A virtual inner voice can help develop social skills

News - 04 June 2020 - Communication

Social interactions make up a large part of our life, but social skills don’t come naturally to all. You can train them with self-help books or courses, and in recent years also with training systems based on supporting technologies such as virtual reality. These systems are low-cost  and accessible, but have several limitations. TU Delft’s Ding Ding proposes a system that combines virtual reality experiences with virtual cognition: an inner voice that offers reflection, instruction and encouragement. This system has the potential to increase people’s self-efficacy: the belief in their own abilities. Ding will defend his PhD on this subject on 4 June. 

Current technology-supported systems for social skills training offer users the opportunity to observe or practice social skills, but fail to explain to them why they should behave in a particular fashion. “Such learning by doing can help you master a skill, but there is also the risk that you experience failure and lose heart”, explains Ding Ding, researcher in the Interactive Intelligence group. Ding’s research focuses on self-efficacy, the belief people have in their own abilities. Self-efficacy can increase people’s motivation and willingness to engage in social interaction. “Other systems only look at whether you are able do something or not, but you will only undertake things in real life once you are confident you can do them”, says Associate Professor Willem-Paul Brinkman, Ding’s promotor. 

The inner voice
To increase the effectiveness of the VR learning experience, Ding came up with the idea of adding virtual cognition: an inner voice that simulates the thinking process. Your inner voice is the voice you hear in your head when you are reading, for example. Ding first examined sound parameters for inner voices, as people experience their inner voice differently from their speaking voice. This inner voice was then added to a series of VR experiments, a bit like a voice-over in a movie. 

Though many people may equate negotiations with buying a new house or car, negotiating is in fact part of everyday life. We negotiate with spouses or children about chores or where to go on holiday, and in a professional setting about our workload or deadlines. That makes the ability to negotiate an important social skill. Hence, it also provides an interesting setting to research the effectiveness of a social skills training extended with virtual cognition.

Ding set up a series of experiments where participants could observe conversations between an employer and an employee. They could see and hear what was being said, but thoughts were also made explicit. This inner voice, or virtual cognition, was used to introduce knowledge and principles and to reflect on the process, all from the point of view of the employer. In the first scene, the employer would reflect on the upcoming negotiation. The following scenes ranged from an employee being always late to an employee handing in their immediate notice. “That way, participants could experience the theoretical side of negotiations being applied to real-life situations”, Ding explains.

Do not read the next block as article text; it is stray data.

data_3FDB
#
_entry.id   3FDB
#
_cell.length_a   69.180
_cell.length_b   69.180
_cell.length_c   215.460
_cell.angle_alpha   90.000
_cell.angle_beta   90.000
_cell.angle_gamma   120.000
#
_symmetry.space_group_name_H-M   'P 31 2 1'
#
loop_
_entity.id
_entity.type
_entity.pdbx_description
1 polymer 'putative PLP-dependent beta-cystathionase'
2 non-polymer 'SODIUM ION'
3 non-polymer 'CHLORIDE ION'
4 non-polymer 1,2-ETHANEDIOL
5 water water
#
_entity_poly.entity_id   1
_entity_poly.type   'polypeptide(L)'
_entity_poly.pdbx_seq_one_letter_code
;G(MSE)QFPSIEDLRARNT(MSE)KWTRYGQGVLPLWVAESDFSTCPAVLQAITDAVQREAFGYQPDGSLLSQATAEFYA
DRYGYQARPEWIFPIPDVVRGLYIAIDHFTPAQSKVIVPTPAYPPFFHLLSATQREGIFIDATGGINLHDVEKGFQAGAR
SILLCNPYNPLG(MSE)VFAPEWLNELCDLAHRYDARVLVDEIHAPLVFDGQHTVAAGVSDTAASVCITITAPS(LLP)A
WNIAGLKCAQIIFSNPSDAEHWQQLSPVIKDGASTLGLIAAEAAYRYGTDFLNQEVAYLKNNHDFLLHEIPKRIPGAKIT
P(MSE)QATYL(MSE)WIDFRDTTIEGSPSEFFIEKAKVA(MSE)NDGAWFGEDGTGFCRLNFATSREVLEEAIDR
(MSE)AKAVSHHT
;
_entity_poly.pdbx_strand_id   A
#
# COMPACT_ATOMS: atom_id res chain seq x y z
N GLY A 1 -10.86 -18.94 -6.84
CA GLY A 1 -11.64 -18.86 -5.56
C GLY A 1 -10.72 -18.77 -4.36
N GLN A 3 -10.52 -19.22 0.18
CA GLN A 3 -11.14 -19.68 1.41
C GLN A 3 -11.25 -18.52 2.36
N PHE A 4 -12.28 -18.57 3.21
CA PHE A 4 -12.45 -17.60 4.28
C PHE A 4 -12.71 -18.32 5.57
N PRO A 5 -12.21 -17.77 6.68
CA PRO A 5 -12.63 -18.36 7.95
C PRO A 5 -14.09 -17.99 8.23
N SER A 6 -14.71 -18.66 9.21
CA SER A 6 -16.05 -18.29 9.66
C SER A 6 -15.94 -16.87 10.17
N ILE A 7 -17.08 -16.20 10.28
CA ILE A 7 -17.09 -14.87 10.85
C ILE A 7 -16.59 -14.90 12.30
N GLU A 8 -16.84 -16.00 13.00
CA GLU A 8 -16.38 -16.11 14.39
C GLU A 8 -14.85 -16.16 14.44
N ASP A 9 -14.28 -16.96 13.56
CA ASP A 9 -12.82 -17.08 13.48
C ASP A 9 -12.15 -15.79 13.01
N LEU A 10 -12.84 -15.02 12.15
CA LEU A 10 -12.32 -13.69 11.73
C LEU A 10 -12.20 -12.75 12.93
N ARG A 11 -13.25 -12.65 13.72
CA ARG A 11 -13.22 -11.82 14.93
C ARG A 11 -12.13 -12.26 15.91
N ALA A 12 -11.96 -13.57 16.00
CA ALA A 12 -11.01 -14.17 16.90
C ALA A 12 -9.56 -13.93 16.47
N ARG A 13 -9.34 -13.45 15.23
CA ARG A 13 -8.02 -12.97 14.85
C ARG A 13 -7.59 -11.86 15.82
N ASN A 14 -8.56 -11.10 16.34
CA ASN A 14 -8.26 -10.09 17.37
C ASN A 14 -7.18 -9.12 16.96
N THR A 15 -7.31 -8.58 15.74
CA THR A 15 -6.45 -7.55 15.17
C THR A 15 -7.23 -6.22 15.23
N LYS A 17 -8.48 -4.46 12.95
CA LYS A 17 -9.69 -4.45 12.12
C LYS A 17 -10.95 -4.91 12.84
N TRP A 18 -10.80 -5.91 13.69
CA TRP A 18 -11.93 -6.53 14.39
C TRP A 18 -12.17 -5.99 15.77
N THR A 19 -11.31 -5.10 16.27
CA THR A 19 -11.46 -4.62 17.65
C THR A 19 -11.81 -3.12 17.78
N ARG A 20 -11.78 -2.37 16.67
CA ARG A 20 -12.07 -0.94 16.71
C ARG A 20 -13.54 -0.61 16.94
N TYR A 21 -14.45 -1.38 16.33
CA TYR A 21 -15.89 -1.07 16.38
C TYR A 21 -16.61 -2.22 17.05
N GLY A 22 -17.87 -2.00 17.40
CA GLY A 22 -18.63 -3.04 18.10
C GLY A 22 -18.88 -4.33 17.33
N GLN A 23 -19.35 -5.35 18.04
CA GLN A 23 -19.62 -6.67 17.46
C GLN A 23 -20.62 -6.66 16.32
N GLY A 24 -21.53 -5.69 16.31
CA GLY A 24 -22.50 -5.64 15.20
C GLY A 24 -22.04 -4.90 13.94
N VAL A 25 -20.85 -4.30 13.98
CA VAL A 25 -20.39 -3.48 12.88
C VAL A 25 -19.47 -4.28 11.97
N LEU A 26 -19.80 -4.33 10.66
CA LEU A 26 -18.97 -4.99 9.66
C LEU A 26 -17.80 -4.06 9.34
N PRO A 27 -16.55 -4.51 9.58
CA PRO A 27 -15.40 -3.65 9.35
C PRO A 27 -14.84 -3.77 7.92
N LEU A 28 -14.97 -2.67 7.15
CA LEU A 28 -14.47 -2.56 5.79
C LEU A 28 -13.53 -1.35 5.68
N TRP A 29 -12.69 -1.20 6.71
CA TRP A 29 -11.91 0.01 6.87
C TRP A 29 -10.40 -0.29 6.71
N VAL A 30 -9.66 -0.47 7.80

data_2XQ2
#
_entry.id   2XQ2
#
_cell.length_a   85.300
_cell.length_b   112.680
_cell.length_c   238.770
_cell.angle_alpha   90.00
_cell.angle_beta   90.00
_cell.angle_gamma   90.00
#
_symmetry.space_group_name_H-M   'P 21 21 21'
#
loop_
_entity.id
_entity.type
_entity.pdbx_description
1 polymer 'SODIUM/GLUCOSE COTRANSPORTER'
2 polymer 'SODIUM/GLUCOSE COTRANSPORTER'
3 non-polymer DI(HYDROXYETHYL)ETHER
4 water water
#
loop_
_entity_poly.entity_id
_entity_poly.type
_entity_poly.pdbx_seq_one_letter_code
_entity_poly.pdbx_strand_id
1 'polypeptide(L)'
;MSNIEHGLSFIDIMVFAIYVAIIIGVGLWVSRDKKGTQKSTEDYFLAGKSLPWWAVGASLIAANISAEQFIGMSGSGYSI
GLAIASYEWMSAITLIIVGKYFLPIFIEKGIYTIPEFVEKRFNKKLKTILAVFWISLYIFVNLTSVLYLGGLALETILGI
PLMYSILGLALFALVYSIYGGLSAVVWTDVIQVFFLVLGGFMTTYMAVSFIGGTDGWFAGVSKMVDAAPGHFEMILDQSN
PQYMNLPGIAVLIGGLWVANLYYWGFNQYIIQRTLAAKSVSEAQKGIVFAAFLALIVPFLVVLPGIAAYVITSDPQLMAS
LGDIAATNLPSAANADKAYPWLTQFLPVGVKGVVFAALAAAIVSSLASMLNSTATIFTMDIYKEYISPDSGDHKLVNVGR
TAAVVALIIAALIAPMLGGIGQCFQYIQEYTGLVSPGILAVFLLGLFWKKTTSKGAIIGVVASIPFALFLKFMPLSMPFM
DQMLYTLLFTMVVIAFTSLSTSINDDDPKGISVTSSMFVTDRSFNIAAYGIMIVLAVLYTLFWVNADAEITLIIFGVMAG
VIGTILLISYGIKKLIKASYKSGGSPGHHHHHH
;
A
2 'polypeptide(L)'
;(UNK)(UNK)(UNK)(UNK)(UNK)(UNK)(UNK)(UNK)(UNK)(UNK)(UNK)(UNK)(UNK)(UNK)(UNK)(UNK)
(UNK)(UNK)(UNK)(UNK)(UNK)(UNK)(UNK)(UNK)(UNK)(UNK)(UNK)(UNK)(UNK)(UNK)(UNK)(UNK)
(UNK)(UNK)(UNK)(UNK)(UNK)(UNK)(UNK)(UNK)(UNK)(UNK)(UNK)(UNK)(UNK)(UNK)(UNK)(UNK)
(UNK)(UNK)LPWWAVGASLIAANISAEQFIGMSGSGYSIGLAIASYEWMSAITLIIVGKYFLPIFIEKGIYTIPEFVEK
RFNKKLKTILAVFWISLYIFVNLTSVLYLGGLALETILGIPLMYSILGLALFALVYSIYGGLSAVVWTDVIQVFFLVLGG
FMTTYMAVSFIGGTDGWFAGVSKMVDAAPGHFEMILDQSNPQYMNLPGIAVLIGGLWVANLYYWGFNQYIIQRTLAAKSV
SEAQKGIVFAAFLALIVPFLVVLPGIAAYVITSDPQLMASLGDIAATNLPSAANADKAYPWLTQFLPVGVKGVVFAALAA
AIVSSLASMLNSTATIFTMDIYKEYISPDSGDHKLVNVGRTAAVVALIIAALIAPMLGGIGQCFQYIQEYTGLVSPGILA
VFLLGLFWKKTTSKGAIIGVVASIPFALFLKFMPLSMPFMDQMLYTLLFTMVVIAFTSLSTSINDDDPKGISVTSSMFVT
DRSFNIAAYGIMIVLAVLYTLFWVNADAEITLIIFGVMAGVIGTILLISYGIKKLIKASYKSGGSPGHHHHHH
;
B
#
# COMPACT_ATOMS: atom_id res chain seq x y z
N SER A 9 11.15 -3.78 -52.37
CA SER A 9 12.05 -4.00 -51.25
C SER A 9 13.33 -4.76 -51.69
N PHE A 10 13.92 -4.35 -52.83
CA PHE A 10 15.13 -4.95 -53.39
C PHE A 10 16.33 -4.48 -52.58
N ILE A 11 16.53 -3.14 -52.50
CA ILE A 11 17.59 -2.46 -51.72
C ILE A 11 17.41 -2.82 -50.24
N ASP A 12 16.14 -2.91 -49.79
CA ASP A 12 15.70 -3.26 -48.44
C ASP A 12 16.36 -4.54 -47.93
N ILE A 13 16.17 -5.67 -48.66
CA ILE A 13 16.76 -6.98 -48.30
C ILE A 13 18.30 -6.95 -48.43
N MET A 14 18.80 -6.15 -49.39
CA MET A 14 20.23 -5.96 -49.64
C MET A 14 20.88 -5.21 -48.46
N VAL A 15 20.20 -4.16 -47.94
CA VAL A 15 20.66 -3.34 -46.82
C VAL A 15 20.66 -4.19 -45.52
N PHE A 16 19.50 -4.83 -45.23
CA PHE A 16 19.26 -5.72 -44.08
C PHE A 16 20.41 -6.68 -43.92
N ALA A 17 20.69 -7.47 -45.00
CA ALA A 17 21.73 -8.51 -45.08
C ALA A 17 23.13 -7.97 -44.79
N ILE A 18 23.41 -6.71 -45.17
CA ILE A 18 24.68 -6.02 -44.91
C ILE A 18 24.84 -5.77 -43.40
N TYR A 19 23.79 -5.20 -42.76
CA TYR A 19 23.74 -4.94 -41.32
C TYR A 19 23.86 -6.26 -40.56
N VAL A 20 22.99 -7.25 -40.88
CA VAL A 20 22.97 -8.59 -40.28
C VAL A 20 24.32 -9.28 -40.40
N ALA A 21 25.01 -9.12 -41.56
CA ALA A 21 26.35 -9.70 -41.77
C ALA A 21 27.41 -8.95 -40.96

Even though participants did not have an active role in the negotiations, they did report increased knowledge of what works and what does not work in such social interactions, compared to a control group. They also felt they had become better negotiators by taking part in the experiment, meaning their self-efficacy had increased. If the virtual cognition included self-motivational statements (e.g. ‘I think I can do this, I am quite a good negotiator already’) this effect would be even greater. The effects were not short-lived either, as participants also reported them in a follow-up two weeks later.

“Taking part in a social skills training is awkward. By giving people a virtual experience, they can build up enough confidence to take part in an actual training. So such a system can be an easily accessible addition to the total training offer out there”, says Brinkman. While Ding’s research has shown that virtual cognition is a promising concept to improve social skills training systems, it may have a wider scope too. “Having difficulty with social interaction can also have a  pathological cause. The inner voice concept may in the future also play a role in therapy sessions.”

More information
Thesis defense Ding Ding: Design and evaluation of simulated reflective thoughts in virtual reality exposure 
Promotor 1: Prof.dr. M.A. Neerincx, Promotor 2: Dr.ir. W.P. Brinkman.

Link to thesis in TU Delft Repository.

Contact information: Ilona van den Brink (press officer TU Delft), i.vandenbrink@tudelft.nl, +31 (0)15 2784259